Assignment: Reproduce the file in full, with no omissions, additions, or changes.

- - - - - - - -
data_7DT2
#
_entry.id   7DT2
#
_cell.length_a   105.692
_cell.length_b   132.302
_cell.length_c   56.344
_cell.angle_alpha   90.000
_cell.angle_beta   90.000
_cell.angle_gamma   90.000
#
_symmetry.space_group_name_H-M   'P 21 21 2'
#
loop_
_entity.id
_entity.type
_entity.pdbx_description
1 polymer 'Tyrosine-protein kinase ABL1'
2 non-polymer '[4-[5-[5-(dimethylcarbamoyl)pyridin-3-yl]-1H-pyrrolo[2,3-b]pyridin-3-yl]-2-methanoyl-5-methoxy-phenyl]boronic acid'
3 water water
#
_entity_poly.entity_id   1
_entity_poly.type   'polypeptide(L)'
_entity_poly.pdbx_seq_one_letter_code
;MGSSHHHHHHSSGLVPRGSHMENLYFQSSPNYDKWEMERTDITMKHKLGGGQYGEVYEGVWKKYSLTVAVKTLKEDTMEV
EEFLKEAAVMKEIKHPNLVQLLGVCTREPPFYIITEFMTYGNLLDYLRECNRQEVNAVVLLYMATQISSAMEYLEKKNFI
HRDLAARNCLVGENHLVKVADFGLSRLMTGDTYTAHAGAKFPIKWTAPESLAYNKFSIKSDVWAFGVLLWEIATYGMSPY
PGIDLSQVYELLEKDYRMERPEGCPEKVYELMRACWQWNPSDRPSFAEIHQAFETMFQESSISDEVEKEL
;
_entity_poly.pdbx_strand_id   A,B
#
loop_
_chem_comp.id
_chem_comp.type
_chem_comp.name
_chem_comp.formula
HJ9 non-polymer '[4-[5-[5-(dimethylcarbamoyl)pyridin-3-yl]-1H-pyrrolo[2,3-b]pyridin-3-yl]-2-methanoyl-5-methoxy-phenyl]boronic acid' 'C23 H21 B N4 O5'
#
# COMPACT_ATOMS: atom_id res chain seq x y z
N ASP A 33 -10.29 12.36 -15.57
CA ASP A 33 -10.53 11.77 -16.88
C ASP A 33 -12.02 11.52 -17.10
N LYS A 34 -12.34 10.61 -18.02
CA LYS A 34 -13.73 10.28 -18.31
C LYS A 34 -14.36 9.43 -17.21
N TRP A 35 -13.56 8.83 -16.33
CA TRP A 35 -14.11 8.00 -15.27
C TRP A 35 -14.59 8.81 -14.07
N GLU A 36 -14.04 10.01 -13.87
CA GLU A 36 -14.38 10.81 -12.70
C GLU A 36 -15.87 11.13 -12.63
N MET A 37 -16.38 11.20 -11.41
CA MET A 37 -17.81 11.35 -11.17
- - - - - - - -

data_7DT2
#
_entry.id   7DT2
#
_cell.length_a   105.692
_cell.length_b   132.302
_cell.length_c   56.344
_cell.angle_alpha   90.000
_cell.angle_beta   90.000
_cell.angle_gamma   90.000
#
_symmetry.space_group_name_H-M   'P 21 21 2'
#
loop_
_entity.id
_entity.type
_entity.pdbx_description
1 polymer 'Tyrosine-protein kinase ABL1'
2 non-polymer '[4-[5-[5-(dimethylcarbamoyl)pyridin-3-yl]-1H-pyrrolo[2,3-b]pyridin-3-yl]-2-methanoyl-5-methoxy-phenyl]boronic acid'
3 water water
#
_entity_poly.entity_id   1
_entity_poly.type   'polypeptide(L)'
_entity_poly.pdbx_seq_one_letter_code
;MGSSHHHHHHSSGLVPRGSHMENLYFQSSPNYDKWEMERTDITMKHKLGGGQYGEVYEGVWKKYSLTVAVKTLKEDTMEV
EEFLKEAAVMKEIKHPNLVQLLGVCTREPPFYIITEFMTYGNLLDYLRECNRQEVNAVVLLYMATQISSAMEYLEKKNFI
HRDLAARNCLVGENHLVKVADFGLSRLMTGDTYTAHAGAKFPIKWTAPESLAYNKFSIKSDVWAFGVLLWEIATYGMSPY
PGIDLSQVYELLEKDYRMERPEGCPEKVYELMRACWQWNPSDRPSFAEIHQAFETMFQESSISDEVEKEL
;
_entity_poly.pdbx_strand_id   A,B
#
loop_
_chem_comp.id
_chem_comp.type
_chem_comp.name
_chem_comp.formula
HJ9 non-polymer '[4-[5-[5-(dimethylcarbamoyl)pyridin-3-yl]-1H-pyrrolo[2,3-b]pyridin-3-yl]-2-methanoyl-5-methoxy-phenyl]boronic acid' 'C23 H21 B N4 O5'
#
# COMPACT_ATOMS: atom_id res chain seq x y z
N ASP A 33 -10.29 12.36 -15.57
CA ASP A 33 -10.53 11.77 -16.88
C ASP A 33 -12.02 11.52 -17.10
N LYS A 34 -12.34 10.61 -18.02
CA LYS A 34 -13.73 10.28 -18.31
C LYS A 34 -14.36 9.43 -17.21
N TRP A 35 -13.56 8.83 -16.33
CA TRP A 35 -14.11 8.00 -15.27
C TRP A 35 -14.59 8.81 -14.07
N GLU A 36 -14.04 10.01 -13.87
CA GLU A 36 -14.38 10.81 -12.70
C GLU A 36 -15.87 11.13 -12.63
N MET A 37 -16.38 11.20 -11.41
CA MET A 37 -17.81 11.35 -11.17